The wargame Helldorado has conquistadors (along with Arabs, Chinese etc) exploring Hell. However its theological bent perhaps puts it beyond the "Hollow Earth" genre.

My argument:
The "underworld" or  "hollow earth" with subterranean civilization and races is under-used, and pigeonholed into cheesy VSF/pulp settings in the pre-War years.  It's a genre that could (and should!) be explored more thoroughly.


  1. The Pellucidar of Edgar Rice Buroughs is an intriguing place - the way that the ratio of land/water is reversed so that Pellucidar has a larger inhabitable surface than the Earth within which exists, the Pendent world which hangs motionless inside the world, creating the "Land of Awful Shadow" beneath it...
    I'm surprised that you didn't mention The Coming Race by Sir Edward Bulwer Lytton, first published 1871. In this, the author discovers an ancient race who at some time in the past retreated into a network of caves beneath the world, technologically more advanced than humans,whose expanding population may one day force them to the surface, into confrontation with mankind...
    The Coming Race is notable for the energy force "Vril", from which the famous meaty drink Bovril derives its name!
    An interesting read is "The Lost World of Agharti" by Alec MacLellan which delves into various myths of underground worlds - it was from reading this (borrowed from Bangor library's unusually large occult studies section while at university) that I discovered Lytton's novel. No Amazon back then in 1993 so I had to resort to a second hand book network to track down a copy of TCR! Maclellan's book also covers Nazi investigations into the underworld, so ideal pulp material.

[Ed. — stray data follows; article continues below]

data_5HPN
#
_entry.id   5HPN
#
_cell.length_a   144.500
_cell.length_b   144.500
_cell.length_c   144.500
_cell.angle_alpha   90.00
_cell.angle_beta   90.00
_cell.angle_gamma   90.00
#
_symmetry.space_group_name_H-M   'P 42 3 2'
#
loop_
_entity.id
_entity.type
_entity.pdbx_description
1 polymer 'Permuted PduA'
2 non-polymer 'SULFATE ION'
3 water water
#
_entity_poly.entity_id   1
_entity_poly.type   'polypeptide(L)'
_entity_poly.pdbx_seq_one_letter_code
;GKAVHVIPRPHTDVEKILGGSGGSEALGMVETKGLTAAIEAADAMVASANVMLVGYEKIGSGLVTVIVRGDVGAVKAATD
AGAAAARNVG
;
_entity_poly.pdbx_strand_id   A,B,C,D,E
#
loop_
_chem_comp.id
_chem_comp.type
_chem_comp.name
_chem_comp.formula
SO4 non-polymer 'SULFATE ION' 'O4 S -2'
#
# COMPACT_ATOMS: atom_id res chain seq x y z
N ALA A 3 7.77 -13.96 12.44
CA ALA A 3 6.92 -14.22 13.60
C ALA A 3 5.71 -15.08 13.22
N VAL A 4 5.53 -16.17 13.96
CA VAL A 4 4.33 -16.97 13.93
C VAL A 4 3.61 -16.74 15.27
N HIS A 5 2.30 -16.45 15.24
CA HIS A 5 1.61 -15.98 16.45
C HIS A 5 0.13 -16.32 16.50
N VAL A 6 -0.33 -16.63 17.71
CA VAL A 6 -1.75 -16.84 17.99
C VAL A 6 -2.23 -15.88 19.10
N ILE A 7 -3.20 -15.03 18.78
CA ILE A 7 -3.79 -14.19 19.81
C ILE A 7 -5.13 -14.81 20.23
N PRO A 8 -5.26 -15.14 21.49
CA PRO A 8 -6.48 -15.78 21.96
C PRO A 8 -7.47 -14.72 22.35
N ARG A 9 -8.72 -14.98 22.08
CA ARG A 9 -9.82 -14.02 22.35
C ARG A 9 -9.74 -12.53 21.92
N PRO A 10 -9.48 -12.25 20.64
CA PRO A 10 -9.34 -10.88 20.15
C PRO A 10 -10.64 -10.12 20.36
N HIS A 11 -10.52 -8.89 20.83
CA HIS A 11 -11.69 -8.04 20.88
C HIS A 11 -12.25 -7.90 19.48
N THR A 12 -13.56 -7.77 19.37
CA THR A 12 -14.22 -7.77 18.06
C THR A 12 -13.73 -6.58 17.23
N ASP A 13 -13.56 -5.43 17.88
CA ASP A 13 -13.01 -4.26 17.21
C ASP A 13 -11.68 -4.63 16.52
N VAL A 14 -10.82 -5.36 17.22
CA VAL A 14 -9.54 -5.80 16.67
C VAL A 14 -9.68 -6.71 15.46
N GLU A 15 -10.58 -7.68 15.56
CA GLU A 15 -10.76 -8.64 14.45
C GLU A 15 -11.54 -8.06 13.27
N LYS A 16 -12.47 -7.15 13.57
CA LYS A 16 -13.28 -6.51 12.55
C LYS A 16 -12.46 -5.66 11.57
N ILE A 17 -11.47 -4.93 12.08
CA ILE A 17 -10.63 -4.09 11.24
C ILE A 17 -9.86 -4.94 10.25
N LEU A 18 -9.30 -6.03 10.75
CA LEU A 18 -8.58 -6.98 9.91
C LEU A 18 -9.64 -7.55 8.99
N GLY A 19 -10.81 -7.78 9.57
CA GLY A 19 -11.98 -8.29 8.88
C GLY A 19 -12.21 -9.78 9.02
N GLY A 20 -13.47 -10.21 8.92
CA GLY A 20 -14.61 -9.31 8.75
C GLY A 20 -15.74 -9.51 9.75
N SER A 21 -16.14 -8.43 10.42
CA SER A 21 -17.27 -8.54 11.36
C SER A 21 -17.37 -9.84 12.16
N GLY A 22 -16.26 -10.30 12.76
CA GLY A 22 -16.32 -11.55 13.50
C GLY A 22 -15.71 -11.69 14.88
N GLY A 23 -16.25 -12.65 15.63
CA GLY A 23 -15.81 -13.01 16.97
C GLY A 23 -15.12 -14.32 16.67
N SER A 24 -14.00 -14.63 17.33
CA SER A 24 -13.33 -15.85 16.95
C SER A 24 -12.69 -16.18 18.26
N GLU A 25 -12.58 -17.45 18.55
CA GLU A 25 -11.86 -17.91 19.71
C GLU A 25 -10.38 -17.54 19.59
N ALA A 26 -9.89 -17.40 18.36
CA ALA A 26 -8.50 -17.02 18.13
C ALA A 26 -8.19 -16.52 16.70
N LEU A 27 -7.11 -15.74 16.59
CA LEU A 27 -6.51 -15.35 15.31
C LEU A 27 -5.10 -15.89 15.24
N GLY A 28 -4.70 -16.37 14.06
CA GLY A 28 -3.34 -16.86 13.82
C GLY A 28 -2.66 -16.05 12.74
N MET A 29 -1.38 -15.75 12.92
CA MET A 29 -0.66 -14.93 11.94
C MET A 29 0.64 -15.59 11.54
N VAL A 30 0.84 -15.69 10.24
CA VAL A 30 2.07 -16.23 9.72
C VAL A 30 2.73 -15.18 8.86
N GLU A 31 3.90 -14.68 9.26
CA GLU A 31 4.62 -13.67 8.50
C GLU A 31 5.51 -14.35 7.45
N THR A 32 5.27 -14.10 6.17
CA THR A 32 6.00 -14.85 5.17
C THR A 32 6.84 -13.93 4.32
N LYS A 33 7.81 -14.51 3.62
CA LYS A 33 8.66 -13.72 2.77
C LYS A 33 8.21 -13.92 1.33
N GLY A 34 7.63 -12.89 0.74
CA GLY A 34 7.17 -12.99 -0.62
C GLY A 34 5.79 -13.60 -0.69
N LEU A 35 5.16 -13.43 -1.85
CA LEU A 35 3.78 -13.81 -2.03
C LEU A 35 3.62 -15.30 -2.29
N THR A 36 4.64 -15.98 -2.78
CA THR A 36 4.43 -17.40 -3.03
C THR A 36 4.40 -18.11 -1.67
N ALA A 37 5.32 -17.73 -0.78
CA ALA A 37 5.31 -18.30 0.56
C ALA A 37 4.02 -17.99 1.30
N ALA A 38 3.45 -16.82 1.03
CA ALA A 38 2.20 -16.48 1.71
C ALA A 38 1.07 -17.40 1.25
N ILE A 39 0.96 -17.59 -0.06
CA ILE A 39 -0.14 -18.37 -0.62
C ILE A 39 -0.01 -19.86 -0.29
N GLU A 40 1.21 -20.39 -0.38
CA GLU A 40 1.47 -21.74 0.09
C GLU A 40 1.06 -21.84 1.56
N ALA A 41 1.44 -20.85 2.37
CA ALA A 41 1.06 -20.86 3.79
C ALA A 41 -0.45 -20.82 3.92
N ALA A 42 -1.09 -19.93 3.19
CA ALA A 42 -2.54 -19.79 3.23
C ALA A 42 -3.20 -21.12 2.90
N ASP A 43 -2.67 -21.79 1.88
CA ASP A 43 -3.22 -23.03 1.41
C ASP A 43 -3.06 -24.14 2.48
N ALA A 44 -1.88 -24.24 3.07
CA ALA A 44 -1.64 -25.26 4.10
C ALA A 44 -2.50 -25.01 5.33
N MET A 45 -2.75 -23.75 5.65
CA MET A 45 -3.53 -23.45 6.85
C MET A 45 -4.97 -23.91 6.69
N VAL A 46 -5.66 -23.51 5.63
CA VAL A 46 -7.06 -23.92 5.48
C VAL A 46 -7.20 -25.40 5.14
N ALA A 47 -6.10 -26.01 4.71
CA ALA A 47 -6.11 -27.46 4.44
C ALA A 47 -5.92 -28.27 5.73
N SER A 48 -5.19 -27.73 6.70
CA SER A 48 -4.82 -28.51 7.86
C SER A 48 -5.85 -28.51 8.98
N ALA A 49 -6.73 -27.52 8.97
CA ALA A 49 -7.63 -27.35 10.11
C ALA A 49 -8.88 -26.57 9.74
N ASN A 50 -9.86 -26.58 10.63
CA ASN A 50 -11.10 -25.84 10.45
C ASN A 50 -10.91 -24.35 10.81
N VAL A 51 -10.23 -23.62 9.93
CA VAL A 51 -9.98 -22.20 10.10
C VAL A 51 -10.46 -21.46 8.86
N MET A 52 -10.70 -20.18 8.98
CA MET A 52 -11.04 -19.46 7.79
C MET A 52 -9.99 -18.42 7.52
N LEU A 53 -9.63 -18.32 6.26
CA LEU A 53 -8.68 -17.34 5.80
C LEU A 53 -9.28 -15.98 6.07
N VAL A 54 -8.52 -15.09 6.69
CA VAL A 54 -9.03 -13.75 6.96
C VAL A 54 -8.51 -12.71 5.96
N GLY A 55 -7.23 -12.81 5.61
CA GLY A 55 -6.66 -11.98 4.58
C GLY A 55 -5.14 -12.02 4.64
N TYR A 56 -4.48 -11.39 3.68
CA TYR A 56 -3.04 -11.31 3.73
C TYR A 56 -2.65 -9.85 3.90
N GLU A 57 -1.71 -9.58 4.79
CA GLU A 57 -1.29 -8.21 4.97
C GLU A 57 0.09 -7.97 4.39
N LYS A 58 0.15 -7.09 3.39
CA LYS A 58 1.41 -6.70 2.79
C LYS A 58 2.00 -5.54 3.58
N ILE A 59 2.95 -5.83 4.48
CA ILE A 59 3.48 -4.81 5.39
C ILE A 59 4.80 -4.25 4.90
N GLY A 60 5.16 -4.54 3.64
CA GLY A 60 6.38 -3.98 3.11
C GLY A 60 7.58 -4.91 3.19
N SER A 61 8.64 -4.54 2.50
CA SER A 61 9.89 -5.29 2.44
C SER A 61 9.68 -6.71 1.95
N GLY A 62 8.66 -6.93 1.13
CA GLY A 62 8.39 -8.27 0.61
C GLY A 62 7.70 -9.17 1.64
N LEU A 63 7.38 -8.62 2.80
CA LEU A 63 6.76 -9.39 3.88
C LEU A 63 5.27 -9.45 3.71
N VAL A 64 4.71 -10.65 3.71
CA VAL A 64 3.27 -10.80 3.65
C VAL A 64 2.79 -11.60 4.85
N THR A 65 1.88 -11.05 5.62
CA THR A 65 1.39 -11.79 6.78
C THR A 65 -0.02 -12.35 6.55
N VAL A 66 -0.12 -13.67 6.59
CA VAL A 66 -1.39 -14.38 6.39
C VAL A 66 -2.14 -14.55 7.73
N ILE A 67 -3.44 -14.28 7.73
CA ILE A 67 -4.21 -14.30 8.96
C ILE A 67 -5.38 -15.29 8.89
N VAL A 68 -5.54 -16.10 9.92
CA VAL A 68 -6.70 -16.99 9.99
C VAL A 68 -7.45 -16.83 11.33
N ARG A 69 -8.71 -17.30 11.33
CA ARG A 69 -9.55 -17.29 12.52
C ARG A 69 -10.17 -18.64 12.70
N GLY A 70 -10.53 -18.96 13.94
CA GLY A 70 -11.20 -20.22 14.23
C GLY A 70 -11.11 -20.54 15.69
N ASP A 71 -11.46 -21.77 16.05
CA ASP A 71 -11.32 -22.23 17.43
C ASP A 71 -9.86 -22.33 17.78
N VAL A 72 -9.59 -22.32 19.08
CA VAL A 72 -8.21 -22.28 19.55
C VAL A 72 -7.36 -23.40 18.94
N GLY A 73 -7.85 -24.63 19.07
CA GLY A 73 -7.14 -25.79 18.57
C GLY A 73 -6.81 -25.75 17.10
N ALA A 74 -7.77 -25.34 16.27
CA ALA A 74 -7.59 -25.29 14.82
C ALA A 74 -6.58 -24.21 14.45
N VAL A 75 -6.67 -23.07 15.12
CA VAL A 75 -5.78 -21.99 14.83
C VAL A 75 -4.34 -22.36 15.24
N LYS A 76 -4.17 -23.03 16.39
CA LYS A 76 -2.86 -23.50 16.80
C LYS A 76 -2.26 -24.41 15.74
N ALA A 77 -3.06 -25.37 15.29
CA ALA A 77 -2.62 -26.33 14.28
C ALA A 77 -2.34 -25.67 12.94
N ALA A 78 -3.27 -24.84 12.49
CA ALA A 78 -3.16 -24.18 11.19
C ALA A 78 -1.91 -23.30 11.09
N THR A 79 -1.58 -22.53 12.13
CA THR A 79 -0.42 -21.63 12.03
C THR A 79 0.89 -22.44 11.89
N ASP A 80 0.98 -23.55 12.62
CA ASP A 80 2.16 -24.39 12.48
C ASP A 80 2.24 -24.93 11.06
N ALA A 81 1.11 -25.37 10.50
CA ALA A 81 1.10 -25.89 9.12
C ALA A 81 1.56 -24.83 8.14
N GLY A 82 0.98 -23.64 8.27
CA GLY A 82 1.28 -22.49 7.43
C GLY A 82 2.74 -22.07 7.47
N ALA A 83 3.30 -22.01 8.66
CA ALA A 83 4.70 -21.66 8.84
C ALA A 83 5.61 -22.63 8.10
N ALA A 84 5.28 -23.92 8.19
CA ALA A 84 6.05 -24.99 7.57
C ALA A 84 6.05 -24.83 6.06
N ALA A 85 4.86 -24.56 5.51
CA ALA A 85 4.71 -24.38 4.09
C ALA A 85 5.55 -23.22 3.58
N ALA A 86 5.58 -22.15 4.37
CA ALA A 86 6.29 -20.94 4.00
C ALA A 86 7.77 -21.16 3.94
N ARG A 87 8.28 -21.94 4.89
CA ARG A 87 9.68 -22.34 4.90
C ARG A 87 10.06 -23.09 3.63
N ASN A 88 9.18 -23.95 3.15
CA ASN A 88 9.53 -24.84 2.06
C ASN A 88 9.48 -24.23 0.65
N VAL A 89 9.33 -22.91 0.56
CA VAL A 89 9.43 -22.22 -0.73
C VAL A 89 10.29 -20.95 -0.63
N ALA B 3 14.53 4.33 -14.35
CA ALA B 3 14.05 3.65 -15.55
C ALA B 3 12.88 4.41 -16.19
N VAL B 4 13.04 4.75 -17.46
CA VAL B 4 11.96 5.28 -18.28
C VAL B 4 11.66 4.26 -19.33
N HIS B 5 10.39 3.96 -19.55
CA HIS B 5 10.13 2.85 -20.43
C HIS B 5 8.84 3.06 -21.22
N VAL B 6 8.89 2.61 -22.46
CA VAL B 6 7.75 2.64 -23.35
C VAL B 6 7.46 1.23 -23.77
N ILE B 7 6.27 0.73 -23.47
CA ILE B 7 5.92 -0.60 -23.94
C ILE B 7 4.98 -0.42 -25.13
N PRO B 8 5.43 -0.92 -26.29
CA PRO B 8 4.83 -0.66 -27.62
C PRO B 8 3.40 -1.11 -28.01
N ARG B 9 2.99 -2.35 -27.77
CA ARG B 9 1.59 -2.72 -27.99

1. Ah, but you see, I am merely interested in what I think is a relatively rich but unexplored setting... .... I'm not yet a complete VSF/pulp fanatic ;-)

      Speaking of enthusiasts, your "Vril" comment reminded me - holy smoke there's a lot of zany UFO stuff on the internet. If UFOs were brought into the equation... retilians, greys, Antarctic bases ....again I'm surprised we haven't got more X-COM style wargames.

      ...but instead we get 101 zombie games, and at least 50 each of WW2 and hard sci fi platoon. (cheers ironically)

    2. There is some weird allure to Zombie and WWII games. I have no interest in either genre but found myself working on a game for the TV show Combat! Then I realized the world didn't need more WWII games even if my had a TV spin on it.

      Companies and publishers are risk averse. Zombies and WWII have a much lower risk than Hollow Earth settings.

    3. Maybe I need to make a hard-sci fi platoon game, where soldiers that look like they're marines from Alien take on thawed out Nazi zombies....

      ...then sleep every night in the bed of money people would throw at me?

    4. If you did that, how would you sleep at night? On a huge pile of money!

      Make it a board game with billion tokens and cards with clicky bases and you are golden!

  2. I remember a couple of interesting gems from this genre. The more recent was probably inspired by The Blair Witch Project, and was a blog by a caver recounting some odd experiences in a caving system before the story ended with, "I'll doubtless be bringing more photographs next week!" The older was a short story by Arthur Conan Doyle, The Terror of Blue John Gap:

    1. Ah, that blog was a lot easier to find than I had anticipated, given how little I remembered of it!

  3. Inhumanoids, a cartoon from the 1980s, produced by the same company that did GI Joe and Transformers (Sunbow), had this theme and it was awesome. I think a wargame based on it would be likewise awesome.